When Grandpa John Was a Kid - The Family Car Was Missing
I remember one day when I was a young child that our car was no longer parked in the driveway. No one ever explained to me what happened. I suppose they thought that I was too young to understand why the car was missing. In the early 1930ís the depression had settled into almost every household in America. I now have surmised that the car was sold to buy groceries. My family could manage without an automobile because we could walk to a nearby grocery store with a drug store next door. For longer trips, the street car stopped on Classen, a block away from our house.
Prior to selling our car, my family attended the First Presbyterian church in downtown Oklahoma City which was three miles away. With no car, my mother soon looked for a church within walking distance so she could keep her three children actively involved in Sunday School. Two blocks from home was Wesley Methodist church. Even though my mother was the daughter of a Presbyterian preacher, she spent the rest of a long life as a hard working Methodist at Wesley.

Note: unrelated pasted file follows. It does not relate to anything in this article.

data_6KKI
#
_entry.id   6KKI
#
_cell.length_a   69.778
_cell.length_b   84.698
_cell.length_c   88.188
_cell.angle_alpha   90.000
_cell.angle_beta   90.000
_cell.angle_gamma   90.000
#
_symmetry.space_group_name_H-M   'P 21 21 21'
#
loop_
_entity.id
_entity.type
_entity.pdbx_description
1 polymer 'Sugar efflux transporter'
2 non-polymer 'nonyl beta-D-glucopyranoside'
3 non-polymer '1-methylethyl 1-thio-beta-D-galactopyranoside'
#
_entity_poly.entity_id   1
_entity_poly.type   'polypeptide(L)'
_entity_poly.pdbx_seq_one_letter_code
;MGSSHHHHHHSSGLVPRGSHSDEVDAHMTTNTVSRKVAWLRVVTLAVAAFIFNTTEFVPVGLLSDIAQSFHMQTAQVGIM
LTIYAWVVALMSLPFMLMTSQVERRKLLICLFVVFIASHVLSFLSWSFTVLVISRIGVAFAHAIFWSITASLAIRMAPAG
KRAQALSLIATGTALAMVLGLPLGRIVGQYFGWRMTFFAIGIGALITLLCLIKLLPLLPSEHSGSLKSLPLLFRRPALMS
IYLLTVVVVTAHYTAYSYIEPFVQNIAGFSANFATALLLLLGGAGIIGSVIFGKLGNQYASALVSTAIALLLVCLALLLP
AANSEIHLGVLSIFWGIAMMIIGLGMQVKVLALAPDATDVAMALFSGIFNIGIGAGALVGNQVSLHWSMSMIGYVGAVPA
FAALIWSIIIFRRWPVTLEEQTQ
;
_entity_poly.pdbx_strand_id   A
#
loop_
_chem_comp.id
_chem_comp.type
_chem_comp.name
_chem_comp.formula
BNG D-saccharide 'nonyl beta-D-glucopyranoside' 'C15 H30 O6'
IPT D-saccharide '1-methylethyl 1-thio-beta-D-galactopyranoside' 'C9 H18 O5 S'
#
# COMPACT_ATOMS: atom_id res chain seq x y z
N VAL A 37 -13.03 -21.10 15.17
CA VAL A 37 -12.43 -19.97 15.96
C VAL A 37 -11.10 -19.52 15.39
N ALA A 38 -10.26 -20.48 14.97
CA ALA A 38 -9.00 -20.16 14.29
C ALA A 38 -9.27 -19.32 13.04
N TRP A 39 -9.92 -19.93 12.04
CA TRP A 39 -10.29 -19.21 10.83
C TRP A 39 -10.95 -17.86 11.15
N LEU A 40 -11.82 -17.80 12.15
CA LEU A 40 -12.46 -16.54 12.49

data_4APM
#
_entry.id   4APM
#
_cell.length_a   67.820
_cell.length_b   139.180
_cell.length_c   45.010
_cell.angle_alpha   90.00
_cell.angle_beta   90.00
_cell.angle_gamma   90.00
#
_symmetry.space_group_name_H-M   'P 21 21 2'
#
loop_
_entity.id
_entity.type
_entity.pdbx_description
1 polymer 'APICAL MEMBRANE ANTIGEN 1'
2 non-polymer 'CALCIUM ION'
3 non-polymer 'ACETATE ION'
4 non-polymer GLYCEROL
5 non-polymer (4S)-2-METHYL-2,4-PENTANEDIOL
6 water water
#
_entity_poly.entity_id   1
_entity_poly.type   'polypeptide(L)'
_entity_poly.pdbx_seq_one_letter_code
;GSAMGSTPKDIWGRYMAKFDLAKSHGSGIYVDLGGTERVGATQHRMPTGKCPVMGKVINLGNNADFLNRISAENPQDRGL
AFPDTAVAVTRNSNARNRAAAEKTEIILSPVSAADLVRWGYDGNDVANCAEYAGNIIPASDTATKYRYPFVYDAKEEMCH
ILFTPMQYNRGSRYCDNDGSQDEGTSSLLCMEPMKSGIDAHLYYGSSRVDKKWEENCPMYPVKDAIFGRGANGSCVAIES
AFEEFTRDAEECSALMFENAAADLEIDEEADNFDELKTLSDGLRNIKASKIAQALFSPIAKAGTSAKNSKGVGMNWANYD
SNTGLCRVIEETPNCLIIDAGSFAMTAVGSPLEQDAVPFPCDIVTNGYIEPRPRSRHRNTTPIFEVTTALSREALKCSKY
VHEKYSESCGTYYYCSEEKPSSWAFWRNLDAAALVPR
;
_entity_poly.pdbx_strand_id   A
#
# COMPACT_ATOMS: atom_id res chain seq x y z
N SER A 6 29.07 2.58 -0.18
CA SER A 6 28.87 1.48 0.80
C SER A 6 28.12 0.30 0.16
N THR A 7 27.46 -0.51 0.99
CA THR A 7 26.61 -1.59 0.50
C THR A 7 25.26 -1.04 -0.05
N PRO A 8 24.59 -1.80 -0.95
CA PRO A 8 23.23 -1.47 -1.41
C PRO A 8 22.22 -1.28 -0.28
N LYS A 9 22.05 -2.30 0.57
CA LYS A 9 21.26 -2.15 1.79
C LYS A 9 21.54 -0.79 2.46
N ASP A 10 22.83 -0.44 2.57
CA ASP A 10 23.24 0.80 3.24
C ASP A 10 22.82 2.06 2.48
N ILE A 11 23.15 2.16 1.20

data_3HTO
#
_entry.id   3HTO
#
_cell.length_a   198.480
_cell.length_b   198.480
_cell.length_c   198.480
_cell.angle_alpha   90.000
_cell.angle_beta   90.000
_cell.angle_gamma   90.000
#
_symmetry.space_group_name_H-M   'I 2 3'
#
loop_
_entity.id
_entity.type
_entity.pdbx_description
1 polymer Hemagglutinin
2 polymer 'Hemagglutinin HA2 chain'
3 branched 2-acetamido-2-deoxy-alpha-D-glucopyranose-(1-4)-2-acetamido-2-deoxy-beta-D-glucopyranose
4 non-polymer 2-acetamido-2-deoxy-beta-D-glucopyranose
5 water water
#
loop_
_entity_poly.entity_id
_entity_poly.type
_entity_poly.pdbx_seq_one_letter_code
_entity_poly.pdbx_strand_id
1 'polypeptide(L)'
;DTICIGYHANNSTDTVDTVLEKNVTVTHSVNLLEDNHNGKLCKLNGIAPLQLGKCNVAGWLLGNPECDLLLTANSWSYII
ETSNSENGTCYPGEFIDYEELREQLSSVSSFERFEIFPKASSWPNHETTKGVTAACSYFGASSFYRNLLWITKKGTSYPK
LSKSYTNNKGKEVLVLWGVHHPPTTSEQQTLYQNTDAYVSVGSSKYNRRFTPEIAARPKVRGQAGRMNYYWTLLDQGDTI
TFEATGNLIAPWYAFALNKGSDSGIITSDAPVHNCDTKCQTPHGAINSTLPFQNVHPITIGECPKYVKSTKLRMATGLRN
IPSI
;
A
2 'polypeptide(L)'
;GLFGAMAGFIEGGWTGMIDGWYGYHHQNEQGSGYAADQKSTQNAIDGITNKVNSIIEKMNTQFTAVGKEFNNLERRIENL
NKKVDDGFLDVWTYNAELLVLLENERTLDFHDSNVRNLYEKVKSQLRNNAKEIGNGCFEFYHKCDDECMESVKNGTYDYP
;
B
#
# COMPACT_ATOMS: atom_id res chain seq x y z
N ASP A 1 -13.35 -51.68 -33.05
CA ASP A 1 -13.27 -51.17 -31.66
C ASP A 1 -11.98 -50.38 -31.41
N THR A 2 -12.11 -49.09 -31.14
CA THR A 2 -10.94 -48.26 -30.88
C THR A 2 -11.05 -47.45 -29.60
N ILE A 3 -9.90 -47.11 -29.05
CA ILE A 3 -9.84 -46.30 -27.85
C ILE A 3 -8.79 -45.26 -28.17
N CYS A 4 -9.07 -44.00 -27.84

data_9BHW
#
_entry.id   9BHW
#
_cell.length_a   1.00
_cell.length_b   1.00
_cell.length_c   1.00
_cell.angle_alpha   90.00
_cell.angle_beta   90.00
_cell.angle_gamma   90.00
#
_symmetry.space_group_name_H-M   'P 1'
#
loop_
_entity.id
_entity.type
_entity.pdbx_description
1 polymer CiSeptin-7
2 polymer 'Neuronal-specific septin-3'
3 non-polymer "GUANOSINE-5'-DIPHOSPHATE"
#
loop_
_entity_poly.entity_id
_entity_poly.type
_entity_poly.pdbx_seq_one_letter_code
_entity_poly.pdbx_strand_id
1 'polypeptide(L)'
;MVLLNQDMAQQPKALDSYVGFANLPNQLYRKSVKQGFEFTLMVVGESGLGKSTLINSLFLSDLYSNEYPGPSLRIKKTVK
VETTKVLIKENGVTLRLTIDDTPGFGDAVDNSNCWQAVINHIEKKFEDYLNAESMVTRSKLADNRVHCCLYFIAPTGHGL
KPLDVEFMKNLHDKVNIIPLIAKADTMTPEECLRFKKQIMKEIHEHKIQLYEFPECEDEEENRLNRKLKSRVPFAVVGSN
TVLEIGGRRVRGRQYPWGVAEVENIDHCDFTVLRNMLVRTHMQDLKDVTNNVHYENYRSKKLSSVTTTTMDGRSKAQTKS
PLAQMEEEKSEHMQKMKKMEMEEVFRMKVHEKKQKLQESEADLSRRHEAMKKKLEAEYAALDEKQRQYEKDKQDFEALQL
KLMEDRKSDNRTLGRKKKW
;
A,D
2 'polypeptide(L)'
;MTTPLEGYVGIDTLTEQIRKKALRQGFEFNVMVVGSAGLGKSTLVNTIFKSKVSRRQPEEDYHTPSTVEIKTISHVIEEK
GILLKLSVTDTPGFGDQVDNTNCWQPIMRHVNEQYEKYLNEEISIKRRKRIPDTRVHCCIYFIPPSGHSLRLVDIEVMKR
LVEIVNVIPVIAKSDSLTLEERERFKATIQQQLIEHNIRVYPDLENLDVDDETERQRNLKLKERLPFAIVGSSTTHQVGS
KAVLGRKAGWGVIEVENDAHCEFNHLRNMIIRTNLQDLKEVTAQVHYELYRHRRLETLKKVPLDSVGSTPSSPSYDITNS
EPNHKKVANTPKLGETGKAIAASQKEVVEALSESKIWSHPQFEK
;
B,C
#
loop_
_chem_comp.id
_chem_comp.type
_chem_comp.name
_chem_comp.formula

I remember the short round tables with a cut out that placed the Wesley Sunday School teacher closer to the six or eight children. Seated at these tables, I heard bible stories, participated in fun activities, and felt the love of the teacher. Of course I had lots of love from my Mother and Daddy, but I began to feel that the rest of the world loved me too. I remember many dedicated Sunday school teachers and leaders who kept the same jobs forever. During the depression years, everything seemed to stand still.
Christmas was the most exciting time of the year at Wesley. In the basement of the church, I sat through a Christmas program about Jesus, Mary, Joseph, the shepherds, and the wise men while waiting for the best part which followed the play. After the nativity story, Santa would enter with gifts for the children. The small knit sack which he gave each child was filled with hard ribbon candy, nuts, and an apple or orange.
Of course you wouldnít want Santa in the church today, but it seemed different then. Jesus said, "As you did it to one of the least of these my brethren, you did it to Me." At Wesley, Santa didnít add to a glut of gifts because his gift may have been one of only a few received amidst the depressed economy. As a kid I liked his gift a lot.
Copyright 1998 by John C. WesterveltReturn to Table of Contents